Federal Minimum Wage Increase Remains Political Hot Topic

Federal Minimum Wage

President Barack Obama has made raising the federal minimum wage a key component of his domestic agenda moving forward as he contemplates the final three years of his presidency and the nation’s still-recovering economy. Ideally, the president would like to see the federal minimum hourly wage increased from the current $7.25 to $10.10 an hour, which would result in nearly a 40 percent increase in wages for low-income workers. Yet, the proposed federal minimum wage increase might result in other repercussions.

According to the Congressional Budget Office (CBO), which is considered a nonpartisan watchdog in regards to U.S. fiscal and economic policy, the president’s proposed federal minimum wage increase would help alleviate the plight of an estimated 16.5 million low-income workers. On the flip side, the hike could potentially cost the U.S. labor force 500,000 jobs.

The CBO’s report focused on two options in regards to the minimum wage hike. Option one involved raising the minimum wage to $10.10 an hour by July 1, 2016, over three phases. The initial phase would commence this summer with automatic increases in the future based on inflation. Option two involved raising the minimum wage to $9 an hour by July 1, 2016, over two phases. This plan would not commence until next year and would not rely on inflation. The $9 an hour hike proposal would likely have less of an effect on the labor force, only costing a potential 100,000 jobs. However, it would conceivably aid 7.5 million low-income workers. It should be noted that the potential job-lost statistics are subjective and many other factors should be considered when examining the pros and cons of higher wages. For example, with higher incomes, you often encounter higher productivity, lower rates of absenteeism, and higher retention rates. There is also significant debate among economists as to how the data should be interpreted and how the potential interplay of factors will ultimately affect the economy and labor force.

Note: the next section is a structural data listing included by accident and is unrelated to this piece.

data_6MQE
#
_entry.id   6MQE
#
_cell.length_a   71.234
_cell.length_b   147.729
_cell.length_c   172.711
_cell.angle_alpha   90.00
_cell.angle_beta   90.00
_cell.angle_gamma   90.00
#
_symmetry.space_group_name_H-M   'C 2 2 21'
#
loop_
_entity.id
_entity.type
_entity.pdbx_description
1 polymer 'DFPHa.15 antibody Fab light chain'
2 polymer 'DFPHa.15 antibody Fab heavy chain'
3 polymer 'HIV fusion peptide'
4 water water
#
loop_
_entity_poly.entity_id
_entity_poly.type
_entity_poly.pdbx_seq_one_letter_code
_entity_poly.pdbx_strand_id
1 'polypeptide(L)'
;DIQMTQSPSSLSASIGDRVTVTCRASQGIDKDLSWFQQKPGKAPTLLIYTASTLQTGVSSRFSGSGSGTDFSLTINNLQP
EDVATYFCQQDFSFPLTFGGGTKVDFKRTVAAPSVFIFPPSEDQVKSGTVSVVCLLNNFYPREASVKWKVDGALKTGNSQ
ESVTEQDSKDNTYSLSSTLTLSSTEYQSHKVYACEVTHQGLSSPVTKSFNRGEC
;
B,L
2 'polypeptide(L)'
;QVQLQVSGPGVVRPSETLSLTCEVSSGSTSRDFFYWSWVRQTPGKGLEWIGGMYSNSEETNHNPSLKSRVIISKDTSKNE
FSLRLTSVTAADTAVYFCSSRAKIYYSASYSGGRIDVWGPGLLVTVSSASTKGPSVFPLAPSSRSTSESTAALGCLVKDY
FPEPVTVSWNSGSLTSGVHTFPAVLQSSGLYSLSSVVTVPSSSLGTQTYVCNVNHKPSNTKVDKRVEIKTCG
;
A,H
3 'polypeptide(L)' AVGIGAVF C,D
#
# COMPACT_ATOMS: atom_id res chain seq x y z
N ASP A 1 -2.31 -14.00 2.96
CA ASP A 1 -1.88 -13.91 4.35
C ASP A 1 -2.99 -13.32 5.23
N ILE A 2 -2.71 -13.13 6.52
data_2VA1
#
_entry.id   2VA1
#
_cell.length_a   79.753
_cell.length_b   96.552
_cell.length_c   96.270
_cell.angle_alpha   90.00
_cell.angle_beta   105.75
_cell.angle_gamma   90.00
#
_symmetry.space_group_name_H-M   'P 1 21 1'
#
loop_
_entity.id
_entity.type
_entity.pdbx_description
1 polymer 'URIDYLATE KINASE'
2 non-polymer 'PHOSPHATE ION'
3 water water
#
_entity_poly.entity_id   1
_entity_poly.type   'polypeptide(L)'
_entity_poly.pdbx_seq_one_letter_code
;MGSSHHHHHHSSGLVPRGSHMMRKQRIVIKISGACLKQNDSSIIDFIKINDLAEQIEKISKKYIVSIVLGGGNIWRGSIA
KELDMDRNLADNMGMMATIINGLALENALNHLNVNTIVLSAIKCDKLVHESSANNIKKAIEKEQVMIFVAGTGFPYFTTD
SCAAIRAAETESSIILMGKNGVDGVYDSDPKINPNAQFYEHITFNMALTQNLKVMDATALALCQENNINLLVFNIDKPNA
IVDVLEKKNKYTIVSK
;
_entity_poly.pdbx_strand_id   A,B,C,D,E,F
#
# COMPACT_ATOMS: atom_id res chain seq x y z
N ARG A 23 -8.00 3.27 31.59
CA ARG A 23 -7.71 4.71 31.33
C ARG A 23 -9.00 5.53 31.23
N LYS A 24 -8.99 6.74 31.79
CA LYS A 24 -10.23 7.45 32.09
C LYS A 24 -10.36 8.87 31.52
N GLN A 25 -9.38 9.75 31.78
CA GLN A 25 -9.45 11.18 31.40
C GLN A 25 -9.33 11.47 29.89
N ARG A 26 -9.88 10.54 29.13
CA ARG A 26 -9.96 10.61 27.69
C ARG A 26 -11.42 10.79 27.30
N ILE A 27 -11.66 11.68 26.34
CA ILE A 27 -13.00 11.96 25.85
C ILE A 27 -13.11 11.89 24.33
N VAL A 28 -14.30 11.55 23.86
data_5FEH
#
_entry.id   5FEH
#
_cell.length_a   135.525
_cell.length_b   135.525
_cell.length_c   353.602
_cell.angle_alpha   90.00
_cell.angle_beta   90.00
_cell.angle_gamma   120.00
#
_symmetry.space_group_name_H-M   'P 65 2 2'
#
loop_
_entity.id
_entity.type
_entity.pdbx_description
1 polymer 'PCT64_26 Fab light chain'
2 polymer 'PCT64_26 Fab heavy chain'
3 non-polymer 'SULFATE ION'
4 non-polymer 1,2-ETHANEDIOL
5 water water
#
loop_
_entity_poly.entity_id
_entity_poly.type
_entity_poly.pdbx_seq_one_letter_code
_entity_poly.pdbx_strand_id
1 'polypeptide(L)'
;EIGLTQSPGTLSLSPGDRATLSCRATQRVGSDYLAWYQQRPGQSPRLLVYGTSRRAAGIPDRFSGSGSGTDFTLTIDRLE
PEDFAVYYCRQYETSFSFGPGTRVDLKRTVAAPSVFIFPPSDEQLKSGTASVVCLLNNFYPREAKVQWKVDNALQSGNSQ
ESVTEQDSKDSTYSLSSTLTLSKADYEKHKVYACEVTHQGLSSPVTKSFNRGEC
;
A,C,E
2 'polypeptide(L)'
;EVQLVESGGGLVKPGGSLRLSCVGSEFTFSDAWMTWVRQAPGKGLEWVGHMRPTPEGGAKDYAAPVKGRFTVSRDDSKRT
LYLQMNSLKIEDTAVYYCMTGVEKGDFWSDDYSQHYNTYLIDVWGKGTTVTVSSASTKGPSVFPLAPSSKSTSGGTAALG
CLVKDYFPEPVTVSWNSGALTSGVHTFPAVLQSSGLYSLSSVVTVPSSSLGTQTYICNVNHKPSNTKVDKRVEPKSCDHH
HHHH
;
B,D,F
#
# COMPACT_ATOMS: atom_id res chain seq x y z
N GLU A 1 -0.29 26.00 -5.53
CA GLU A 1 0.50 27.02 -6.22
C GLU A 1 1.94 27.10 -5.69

Unfortunately, the potential paradox of higher income and reduced poverty versus job loss has sparked intensified partisan debate. As midterm election prospects loom, the partisan politics inherent in such matters have once again found an opportunity to present their opposing agendas at the possible expense of the millions affected by this controversial policy point. Republicans continued to emphasize their long-held position that raising the minimum wage would result in fewer jobs, while Democrats focused on the benefits of elevating workers out of poverty and narrowing the gap regarding income inequality.

As Congress continues to drag its feet on the minimum wage issue, President Obama signed an executive order last week that boosted the minimum wage for employees of federal contractors to $10.10 an hour, and he remains determined to see the overall federal minimum wage increase meet that same expectation. President Obama’s message is clear. Congress can no longer utilize stall tactics when addressing the federal minimum wage increase as they have from the time the President initially introduced it during his first term. The executive order Obama signed last week was intended to call out Congress on its inaction, as well as aid workers employed by federal contractors.

Whichever proposal is employed, the labor force and American people will be impacted. There are several questions raised that need answered. Are the benefits of the federal minimum wage increase worth the cost? Can leaders on both sides stop playing party politics long enough to aid their constituents? How can such economic inequality exist in a nation as rich as the United States? Why should full-time workers have to worry about putting food on the table and often rely on some form of public assistance in order to make ends meet? As President Obama has stated on many occasions, “Americans who work full-time should never have to live in poverty.”

By Leigh Haugh

Los Angeles Times
Christian Science Monitor
Los Angeles Times